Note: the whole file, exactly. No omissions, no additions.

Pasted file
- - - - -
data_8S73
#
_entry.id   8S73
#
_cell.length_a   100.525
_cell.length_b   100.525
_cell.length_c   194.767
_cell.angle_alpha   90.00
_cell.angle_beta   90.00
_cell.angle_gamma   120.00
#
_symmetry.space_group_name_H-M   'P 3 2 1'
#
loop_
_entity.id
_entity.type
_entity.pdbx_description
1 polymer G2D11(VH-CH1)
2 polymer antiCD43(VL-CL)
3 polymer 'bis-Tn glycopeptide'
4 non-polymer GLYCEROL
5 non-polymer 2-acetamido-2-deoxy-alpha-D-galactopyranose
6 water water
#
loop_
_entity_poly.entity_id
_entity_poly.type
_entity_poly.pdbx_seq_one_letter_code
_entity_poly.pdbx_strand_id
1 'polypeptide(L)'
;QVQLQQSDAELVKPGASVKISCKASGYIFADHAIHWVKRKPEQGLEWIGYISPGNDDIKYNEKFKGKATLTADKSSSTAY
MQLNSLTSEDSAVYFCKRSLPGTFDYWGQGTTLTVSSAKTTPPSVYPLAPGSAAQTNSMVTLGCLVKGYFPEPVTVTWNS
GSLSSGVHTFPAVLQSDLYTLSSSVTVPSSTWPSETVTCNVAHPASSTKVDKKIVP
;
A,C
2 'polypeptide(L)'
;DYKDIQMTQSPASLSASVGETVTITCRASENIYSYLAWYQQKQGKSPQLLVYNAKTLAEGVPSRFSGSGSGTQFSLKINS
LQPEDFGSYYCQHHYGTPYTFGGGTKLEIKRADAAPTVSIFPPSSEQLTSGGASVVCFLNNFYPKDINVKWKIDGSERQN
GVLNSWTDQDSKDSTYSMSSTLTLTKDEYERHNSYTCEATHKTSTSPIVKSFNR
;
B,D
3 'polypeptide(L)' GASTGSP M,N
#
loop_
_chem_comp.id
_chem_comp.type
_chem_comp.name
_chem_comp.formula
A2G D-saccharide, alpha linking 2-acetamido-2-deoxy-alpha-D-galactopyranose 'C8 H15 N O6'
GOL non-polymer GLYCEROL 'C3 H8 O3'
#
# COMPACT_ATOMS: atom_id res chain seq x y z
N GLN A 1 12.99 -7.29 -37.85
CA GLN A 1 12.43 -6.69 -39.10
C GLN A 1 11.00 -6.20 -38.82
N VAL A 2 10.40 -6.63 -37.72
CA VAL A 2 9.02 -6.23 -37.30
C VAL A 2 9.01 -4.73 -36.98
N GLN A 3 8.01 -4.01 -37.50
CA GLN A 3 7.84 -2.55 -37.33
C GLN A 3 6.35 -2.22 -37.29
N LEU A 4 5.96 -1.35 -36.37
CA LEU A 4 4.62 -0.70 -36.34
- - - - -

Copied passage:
data_8S73
#
_entry.id   8S73
#
_cell.length_a   100.525
_cell.length_b   100.525
_cell.length_c   194.767
_cell.angle_alpha   90.00
_cell.angle_beta   90.00
_cell.angle_gamma   120.00
#
_symmetry.space_group_name_H-M   'P 3 2 1'
#
loop_
_entity.id
_entity.type
_entity.pdbx_description
1 polymer G2D11(VH-CH1)
2 polymer antiCD43(VL-CL)
3 polymer 'bis-Tn glycopeptide'
4 non-polymer GLYCEROL
5 non-polymer 2-acetamido-2-deoxy-alpha-D-galactopyranose
6 water water
#
loop_
_entity_poly.entity_id
_entity_poly.type
_entity_poly.pdbx_seq_one_letter_code
_entity_poly.pdbx_strand_id
1 'polypeptide(L)'
;QVQLQQSDAELVKPGASVKISCKASGYIFADHAIHWVKRKPEQGLEWIGYISPGNDDIKYNEKFKGKATLTADKSSSTAY
MQLNSLTSEDSAVYFCKRSLPGTFDYWGQGTTLTVSSAKTTPPSVYPLAPGSAAQTNSMVTLGCLVKGYFPEPVTVTWNS
GSLSSGVHTFPAVLQSDLYTLSSSVTVPSSTWPSETVTCNVAHPASSTKVDKKIVP
;
A,C
2 'polypeptide(L)'
;DYKDIQMTQSPASLSASVGETVTITCRASENIYSYLAWYQQKQGKSPQLLVYNAKTLAEGVPSRFSGSGSGTQFSLKINS
LQPEDFGSYYCQHHYGTPYTFGGGTKLEIKRADAAPTVSIFPPSSEQLTSGGASVVCFLNNFYPKDINVKWKIDGSERQN
GVLNSWTDQDSKDSTYSMSSTLTLTKDEYERHNSYTCEATHKTSTSPIVKSFNR
;
B,D
3 'polypeptide(L)' GASTGSP M,N
#
loop_
_chem_comp.id
_chem_comp.type
_chem_comp.name
_chem_comp.formula
A2G D-saccharide, alpha linking 2-acetamido-2-deoxy-alpha-D-galactopyranose 'C8 H15 N O6'
GOL non-polymer GLYCEROL 'C3 H8 O3'
#
# COMPACT_ATOMS: atom_id res chain seq x y z
N GLN A 1 12.99 -7.29 -37.85
CA GLN A 1 12.43 -6.69 -39.10
C GLN A 1 11.00 -6.20 -38.82
N VAL A 2 10.40 -6.63 -37.72
CA VAL A 2 9.02 -6.23 -37.30
C VAL A 2 9.01 -4.73 -36.98
N GLN A 3 8.01 -4.01 -37.50
CA GLN A 3 7.84 -2.55 -37.33
C GLN A 3 6.35 -2.22 -37.29
N LEU A 4 5.96 -1.35 -36.37
CA LEU A 4 4.62 -0.70 -36.34